W3C home > Mailing lists > Public > public-lod@w3.org > June 2010

Inclusion of additional (non dereferencable) data?

From: Nathan <nathan@webr3.org>
Date: Thu, 10 Jun 2010 16:24:20 +0100
Message-ID: <4C1103A4.1030309@webr3.org>
To: Linked Data community <public-lod@w3.org>
All,

Here's a common example of what I'm referring to, suppose we have a 
(foaf) document http://ex.org/bobsmith which includes the following triples:

   :me foaf:knows <http://example.org/joe_bloggs#me> .

   <http://example.org/joe_bloggs#me> a foaf:Person ;
     foaf:name "Joe Bloggs"@en .

In Linked Data terms one could suggest that the description of Joe 
Bloggs doesn't 'belong' in this document (although clearly it can be here).

I can quite easily see how trend came about, there are benefits, it's 
both an optimisation method (saves dereferencing) and it's an inclusion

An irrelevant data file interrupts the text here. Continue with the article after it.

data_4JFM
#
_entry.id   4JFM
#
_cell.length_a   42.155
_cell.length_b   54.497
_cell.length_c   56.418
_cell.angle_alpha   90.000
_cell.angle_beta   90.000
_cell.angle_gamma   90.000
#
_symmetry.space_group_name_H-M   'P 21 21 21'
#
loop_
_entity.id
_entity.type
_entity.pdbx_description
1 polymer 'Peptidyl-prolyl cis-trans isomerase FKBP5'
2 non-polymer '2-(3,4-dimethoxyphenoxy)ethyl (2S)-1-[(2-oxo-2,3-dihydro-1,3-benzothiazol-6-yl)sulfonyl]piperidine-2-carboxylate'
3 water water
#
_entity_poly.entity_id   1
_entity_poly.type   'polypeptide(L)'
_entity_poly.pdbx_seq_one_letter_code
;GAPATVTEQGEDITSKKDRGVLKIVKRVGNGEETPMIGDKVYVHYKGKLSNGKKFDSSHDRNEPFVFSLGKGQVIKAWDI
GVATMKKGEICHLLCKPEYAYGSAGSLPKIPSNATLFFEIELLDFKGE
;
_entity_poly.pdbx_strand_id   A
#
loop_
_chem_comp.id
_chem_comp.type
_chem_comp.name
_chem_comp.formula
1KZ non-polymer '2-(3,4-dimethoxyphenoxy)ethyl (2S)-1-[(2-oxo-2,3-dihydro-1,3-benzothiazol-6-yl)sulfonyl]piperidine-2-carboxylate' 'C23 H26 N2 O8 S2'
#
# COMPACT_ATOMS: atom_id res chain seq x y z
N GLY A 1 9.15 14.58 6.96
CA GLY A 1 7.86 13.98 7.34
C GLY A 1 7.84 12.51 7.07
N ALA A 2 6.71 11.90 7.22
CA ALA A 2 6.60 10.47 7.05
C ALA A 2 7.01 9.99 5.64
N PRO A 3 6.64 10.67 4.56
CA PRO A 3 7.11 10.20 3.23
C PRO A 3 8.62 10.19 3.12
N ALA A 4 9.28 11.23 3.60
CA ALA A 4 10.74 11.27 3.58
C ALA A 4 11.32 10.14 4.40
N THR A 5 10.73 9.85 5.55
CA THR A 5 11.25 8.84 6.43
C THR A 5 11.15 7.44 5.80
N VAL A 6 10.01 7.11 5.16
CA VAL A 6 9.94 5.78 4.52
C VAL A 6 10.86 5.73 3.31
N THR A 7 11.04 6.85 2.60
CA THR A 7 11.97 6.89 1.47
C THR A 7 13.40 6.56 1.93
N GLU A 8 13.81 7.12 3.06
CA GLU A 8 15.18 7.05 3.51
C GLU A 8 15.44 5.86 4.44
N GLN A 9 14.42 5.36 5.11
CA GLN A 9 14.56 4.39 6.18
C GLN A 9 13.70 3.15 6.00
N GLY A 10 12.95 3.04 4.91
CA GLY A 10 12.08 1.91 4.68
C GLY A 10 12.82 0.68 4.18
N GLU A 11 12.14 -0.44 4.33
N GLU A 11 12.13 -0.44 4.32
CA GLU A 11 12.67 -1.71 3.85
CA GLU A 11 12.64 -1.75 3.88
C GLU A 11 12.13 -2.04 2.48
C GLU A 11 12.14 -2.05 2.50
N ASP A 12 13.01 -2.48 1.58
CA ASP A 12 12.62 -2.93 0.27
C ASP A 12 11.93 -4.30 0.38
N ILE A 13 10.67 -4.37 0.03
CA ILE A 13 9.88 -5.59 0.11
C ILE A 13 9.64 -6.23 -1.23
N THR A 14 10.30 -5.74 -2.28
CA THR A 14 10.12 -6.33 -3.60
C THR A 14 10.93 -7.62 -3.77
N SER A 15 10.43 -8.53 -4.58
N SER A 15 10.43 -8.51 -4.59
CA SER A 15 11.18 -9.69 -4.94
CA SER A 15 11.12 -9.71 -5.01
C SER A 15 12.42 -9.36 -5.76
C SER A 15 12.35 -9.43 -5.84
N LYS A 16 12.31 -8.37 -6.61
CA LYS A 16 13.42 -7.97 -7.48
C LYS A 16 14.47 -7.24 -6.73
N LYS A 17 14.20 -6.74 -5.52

of human presentable information (which aids display / comprehension in 
'foaf viewers').

However, there are drawbacks too, the data could easily go out of date / 
out of sync, it's not dereferencable (the adverse effects in this 
example aren't specifically clear, but in other use-cases they are 
considerable).

Over and above these simple thoughts, I'm quite sure that there are 
bigger architectural and best practise considerations (for a web of 
data), for example:

  - does this create an environment where we are encouraged not to 
deference linked data (or where it is common to look local first)

  - does this point to bigger issues such as not having a single global 
predicate for a default human presentable 'name' for all things that can 
be 'named' (given a URI) - even though many candidates are available.

  - should 'reading ahead' (dereferencing all linked data before 
presentation to a user / trying to glean an understanding) be encouraged 
over providing a limited local subset of the data which could easily be 
inaccurate or out of date.

  - is there an gut instinct in the community that most data will 
ultimately end up being presented to a human somewhere along the line, 
and this is driving us to make such design decisions.

Any thoughts or strong feelings on the issue(s)? and is anybody aware of 
whether this practise came about more by accident than by design?

Best,

Nathan
Received on Thursday, 10 June 2010 15:25:25 UTC

This archive was generated by hypermail 2.3.1 : Sunday, 31 March 2013 14:24:27 UTC